Halsey Accuses Label of Holding Music Over Fake Viral TikTok

Photo: Emma McIntyre/Getty Images

If you think a musician’s primary job is to release music, then c’mon, Grandma, let’s get you to bed. Actually, according to Halsey, labels are making TikTok an artist’s main focus. In a now-viral TikTok video shared May 22, the singer claimed that Capitol Music refuses to release their new music unless the unreleased song reaches an unspecified measure of virality. “Basically i have a song that i love that i wanna release ASAP but my record label won’t let me,” the video’s captions say over the sound of what seems to be the unreleased track. “I’ve been in this industry for eight years, and ive sold over 165 million records and my record company is saying that I can’t release it unless they can fake a viral moment on tiktok.”

In a follow-up video posted an hour later, Halsey shares a conversation with an unspecified person discussing the new song’s TikTok strategy. Halsey appeared to anticipate the idea that this was a marketing stunt, captioning the video “I wish I was kidding lol.” Responding to fans in the comment section, they clarified that the label wants them to reach a certain benchmark of likes or comments over multiple videos before it is released. “Our belief in Halsey as a singular and important artist is total and unwavering,” a Capitol Music Group spokesperson said in a statement to Vulture. “We can’t wait for the world to hear their brilliant new music.” Halsey debuted the unreleased track on TikTok on May 17. “The tiktok is already viral + I still don’t have a release date,” they tweeted May 23. they added that the music video is already done.

“Everything is marketing,” Halsey says in the first video, appearing to criticize their label. “And they are doing this to basically every artist these days. I just wanna release music, man. And I deserve better tbh. i’m tired.”

Manufactured virality on the app can yield successful results. Case in point: a Doja Cat x Dolly Parton x Mexican Pizza x Taco Bell jingle. But even while peddling “her pizza with refried beans,” Doja Cat expressed frustrations with how she’s being asked to use TikTok. “Just know,” she whispers one video ahead of her jingle. “It’s contractual.” FKA Twigs, Charli XCX, and Florence + the Machine are among those criticizing their labels as a relatable way to sell their music to TikTok audiences.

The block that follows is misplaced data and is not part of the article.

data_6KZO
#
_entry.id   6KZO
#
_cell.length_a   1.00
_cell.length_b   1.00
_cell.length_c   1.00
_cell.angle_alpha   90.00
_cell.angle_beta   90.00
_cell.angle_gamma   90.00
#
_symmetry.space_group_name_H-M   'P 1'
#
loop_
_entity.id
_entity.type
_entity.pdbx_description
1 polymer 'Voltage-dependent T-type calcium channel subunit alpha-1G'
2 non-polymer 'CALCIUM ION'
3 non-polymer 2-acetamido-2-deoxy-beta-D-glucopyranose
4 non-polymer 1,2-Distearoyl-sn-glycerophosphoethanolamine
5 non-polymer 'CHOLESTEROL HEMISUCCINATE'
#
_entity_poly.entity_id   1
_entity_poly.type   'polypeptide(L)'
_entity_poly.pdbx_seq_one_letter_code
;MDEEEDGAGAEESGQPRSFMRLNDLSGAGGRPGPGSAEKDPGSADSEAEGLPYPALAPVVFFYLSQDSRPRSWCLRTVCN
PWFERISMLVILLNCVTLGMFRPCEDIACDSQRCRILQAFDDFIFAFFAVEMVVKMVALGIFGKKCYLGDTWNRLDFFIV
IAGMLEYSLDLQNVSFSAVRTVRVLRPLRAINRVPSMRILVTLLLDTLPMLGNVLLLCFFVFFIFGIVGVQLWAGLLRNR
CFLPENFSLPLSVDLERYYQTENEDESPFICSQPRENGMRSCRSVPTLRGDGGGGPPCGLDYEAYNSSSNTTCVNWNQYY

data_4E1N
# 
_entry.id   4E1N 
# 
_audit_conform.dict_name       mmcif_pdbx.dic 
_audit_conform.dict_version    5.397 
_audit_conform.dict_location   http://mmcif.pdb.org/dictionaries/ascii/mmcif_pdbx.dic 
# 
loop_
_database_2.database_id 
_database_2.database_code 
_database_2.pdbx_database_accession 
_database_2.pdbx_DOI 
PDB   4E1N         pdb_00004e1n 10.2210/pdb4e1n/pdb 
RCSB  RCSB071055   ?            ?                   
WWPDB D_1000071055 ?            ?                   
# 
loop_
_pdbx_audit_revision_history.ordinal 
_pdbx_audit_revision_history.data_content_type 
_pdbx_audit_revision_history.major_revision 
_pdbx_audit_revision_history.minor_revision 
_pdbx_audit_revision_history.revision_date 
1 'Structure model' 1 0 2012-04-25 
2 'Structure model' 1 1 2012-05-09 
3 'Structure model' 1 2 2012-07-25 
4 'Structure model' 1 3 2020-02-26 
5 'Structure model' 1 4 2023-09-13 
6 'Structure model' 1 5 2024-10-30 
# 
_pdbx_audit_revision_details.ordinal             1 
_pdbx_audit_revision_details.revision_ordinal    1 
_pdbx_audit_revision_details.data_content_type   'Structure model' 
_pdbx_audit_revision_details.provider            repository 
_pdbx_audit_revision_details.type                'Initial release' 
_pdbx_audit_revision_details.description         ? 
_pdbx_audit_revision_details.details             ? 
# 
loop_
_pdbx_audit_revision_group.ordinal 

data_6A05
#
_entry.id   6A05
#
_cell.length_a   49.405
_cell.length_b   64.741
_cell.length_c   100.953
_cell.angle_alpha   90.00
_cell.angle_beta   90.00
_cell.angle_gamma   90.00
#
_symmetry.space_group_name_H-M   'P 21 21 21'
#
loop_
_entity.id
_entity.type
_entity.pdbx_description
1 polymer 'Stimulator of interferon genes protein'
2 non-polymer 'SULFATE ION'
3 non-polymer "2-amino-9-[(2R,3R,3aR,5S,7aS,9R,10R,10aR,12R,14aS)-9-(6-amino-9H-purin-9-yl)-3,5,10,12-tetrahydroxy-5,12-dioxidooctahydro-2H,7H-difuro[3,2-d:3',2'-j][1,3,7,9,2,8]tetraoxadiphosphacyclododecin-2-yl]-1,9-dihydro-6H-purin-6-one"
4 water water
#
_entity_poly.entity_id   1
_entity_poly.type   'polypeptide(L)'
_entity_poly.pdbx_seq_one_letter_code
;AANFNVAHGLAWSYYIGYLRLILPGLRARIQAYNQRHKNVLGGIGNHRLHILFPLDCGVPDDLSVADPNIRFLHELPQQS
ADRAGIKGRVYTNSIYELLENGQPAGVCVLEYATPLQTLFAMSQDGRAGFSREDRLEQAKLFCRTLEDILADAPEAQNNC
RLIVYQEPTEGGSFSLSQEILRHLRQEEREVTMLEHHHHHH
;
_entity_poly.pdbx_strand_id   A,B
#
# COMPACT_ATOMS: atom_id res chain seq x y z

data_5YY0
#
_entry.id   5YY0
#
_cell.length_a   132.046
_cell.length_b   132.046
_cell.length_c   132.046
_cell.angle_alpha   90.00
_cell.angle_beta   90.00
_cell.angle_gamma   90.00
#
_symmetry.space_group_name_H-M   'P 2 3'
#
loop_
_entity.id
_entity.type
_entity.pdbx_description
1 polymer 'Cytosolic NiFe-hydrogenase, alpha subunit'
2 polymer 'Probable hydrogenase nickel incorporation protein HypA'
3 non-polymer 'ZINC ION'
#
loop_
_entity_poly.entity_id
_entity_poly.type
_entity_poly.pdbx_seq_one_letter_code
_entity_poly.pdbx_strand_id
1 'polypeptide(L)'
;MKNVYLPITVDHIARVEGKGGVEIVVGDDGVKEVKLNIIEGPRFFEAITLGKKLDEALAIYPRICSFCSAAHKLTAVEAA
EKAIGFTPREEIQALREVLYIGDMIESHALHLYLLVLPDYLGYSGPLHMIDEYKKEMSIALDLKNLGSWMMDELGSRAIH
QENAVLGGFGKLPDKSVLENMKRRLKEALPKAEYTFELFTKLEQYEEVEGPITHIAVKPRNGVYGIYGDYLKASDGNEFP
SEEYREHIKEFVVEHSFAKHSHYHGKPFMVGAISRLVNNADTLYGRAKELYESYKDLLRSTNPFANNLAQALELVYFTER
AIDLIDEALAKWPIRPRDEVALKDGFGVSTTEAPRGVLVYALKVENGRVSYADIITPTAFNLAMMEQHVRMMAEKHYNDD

“When the label asks me to make my 8th tiktok of the week,” Charli XCX, who also doesn’t shy away from the app, captioned a viral TikTok last October. Even best-selling balladeer Adele wasn’t immune to label pressure. Believe interview with Zane Lowe in November, she claimed her label asked her to make videos for app, to which she responded: “Tika Toka, who?” In March, Florence Welch, the front person of Florence + the Machine, wrote in a caption of a video, “The label are begging me for ‘low phytic toks’ so here you go. pls send help.” “It’s true,” the “cellophane” singer posted on May 18 in a now-deleted TikTok. “All record labels ask for are TikToks and I got told off today for not making enough effort.” (Vulture has reached out to their reps for comment.) Most of these artists have been posting with varying levels of activity, but Adele has managed to avoid making a public account.

While Halsey insisted their latest TikToks weren’t just publicity stunts, defending themselves against skeptics on Twitter, it has become a meme for musicians to caption their videos with something along the lines of “my label made me do it” or “should I release this lol,” with their fans expressing sympathy or excitement in the comments and making the videos go viral along the way. They got the views, got the clicks, got the engagement.

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